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Planning a Pollinator Garden

Posted By Maria Walker on Oct 1, 2019 | 0 comments


Planning a pollinator friendly garden is as easy as picking out the best plants to make your bees, hummingbirds, and butterflies happy. Flowers are not only lovely to our eyes but essential to the worlds ecosystem. Bugs and animals of all types depend on flowers for nutrition and survival. Gardeners can do their part by planting varieties that benefit pollinators the most.  

Did you know that bees pollinate flowers, trees, and shrubs but so do other animals and insects! Birds, bats, butterflies, moths, flies, beetles, wasps and small mammals are all also common pollinators. Bees, other animals, as well as the wind, can carry pollen from plant to plant.

Worldwide, approximately 1,000 plants grown for food, beverages, fibers, spices, and medicines need to be pollinated by animals in order to produce the goods on which we depend. Foods and beverages produced with the help of pollinators include blueberries, chocolate, coffee, melons, peaches, pumpkins, vanilla, and almonds. All things that we as humans love to treat ourselves to. I know I couldn’t live without my coffee and chocolate!

The Pollinator Basics:

What attracts pollinators to flowers?

  • Scent – bees and butterflies can’t resist fragrant flowers (neither can we!)
  • Color – Certain pollinators prefer certain colors of blooms! *see below for our favorites
  • Flower shape – hummingbirds prefer tubular shaped blooms, while bees prefer flat open flowers.
  • High pollen/nectar – some plants are pollen-less while others have a type of pollen that isn’t spread by pollinators, but by the wind. Keep these things in mind when choosing flowers for your garden.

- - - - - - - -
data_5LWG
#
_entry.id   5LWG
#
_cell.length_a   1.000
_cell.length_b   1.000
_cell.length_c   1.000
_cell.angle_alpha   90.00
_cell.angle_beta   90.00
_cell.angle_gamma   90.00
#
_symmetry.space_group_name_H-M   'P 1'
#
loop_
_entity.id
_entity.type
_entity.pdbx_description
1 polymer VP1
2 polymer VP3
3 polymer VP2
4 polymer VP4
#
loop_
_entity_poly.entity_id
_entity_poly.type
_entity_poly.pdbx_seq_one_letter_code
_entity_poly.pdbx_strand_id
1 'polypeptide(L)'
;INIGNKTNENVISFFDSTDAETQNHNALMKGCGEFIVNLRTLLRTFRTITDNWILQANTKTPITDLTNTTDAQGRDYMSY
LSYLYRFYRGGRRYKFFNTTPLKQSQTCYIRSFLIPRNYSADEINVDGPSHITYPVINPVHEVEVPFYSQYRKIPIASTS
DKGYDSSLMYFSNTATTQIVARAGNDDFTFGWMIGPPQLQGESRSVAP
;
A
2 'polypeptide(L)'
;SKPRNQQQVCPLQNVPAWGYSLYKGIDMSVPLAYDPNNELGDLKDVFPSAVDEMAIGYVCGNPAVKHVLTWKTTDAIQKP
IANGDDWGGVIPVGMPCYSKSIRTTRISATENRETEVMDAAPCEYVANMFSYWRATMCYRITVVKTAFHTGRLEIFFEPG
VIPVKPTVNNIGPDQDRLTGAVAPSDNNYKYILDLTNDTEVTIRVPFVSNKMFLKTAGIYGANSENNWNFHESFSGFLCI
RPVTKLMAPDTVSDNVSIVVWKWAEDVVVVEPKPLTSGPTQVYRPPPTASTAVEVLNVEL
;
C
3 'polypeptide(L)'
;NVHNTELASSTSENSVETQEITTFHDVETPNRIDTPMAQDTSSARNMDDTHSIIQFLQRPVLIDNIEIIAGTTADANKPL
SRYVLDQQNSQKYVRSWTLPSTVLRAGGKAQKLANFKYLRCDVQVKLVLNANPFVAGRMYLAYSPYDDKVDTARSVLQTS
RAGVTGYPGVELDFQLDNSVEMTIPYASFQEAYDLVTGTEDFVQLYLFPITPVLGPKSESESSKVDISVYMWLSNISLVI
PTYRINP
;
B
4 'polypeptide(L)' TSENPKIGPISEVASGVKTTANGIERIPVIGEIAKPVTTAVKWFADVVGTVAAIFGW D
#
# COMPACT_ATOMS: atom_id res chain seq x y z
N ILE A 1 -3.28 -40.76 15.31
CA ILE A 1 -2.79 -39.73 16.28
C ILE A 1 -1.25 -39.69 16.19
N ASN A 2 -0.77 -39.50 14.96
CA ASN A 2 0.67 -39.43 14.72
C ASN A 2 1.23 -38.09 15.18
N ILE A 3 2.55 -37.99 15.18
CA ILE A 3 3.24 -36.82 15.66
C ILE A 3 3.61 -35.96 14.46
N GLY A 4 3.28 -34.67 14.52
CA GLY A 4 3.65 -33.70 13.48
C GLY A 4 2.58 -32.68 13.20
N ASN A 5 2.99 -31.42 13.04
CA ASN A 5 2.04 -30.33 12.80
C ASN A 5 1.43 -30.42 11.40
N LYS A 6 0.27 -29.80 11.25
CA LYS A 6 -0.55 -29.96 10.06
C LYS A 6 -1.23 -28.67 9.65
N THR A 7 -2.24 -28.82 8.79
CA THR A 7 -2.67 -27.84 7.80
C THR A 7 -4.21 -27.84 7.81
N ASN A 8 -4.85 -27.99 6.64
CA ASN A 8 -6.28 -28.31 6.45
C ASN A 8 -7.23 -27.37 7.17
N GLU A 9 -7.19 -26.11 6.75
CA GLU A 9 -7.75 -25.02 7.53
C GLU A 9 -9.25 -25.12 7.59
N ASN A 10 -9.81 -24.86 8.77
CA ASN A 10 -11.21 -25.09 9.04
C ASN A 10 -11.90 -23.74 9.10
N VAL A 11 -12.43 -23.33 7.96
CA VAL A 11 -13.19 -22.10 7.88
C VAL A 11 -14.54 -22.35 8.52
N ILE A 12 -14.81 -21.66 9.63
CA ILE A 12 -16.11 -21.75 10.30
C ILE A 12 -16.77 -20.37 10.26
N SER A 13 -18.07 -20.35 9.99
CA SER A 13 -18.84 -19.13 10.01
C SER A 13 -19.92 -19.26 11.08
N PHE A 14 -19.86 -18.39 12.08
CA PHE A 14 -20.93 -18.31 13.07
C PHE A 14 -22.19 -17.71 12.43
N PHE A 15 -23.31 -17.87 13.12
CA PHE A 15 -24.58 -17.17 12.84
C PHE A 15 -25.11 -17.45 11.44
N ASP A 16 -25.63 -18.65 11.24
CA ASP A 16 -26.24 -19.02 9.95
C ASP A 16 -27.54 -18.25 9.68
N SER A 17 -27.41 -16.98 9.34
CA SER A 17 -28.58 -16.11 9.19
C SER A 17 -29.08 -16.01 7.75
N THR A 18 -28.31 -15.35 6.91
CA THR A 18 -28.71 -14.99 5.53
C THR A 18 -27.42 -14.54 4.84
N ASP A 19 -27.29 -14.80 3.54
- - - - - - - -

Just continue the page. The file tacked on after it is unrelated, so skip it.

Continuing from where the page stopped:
Quick Tips:

Besides the type of flowers you plant, here are some tips to keep your garden attractive to pollinators:  
  • Choose native species and wildflowers – wildflowers get bad press for seeming ‘weedy’, but these kinds of plants are what your local pollinators are used to and are the most beneficial to those populations. 
  • Plant for food sources. Birds are attracted to seeds, berries, fruits, and nectar. While butterflies need flowers that have nectar, such as those in the Aster family.
  • Offer a variety of plants for nesting and protection from predators. Bushy shrubs, canopy trees, and groundcovers will provide the nooks and crannies birds and other wildlife need to nest and find food. Such plants also provide protection from sun, wind, and rain for all your essential garden critters.
  • Plant flowers away from high traffic areas – the less disruption from humans, animals, and machines the better. You don’t like being pestered while you’re trying to eat, do you? 
  • Provide water and “puddling” stations – pollinating is thirsty work! Bees often get dehydrated during the day, so leaving them some shallow pools of clean water helps them tremendously. Add small stones to the pool so that they have something to stand on while they drink. 
  • Avoid using pesticides – try natural remedies to deter the “bad” bugs and invite “good” bugs to even the score (i.e.: don’t kill spiders and other pest predators if you can manage it.) 
  • Plant colorful and fragrant flowers for best results. 
  • Bees’ favorite colors are violet and blue and hummingbirds’ favorite colors are red, purple, and orange!

By choosing some key plants and following these easy tips your garden will become a balanced and healthy environment that all can enjoy!

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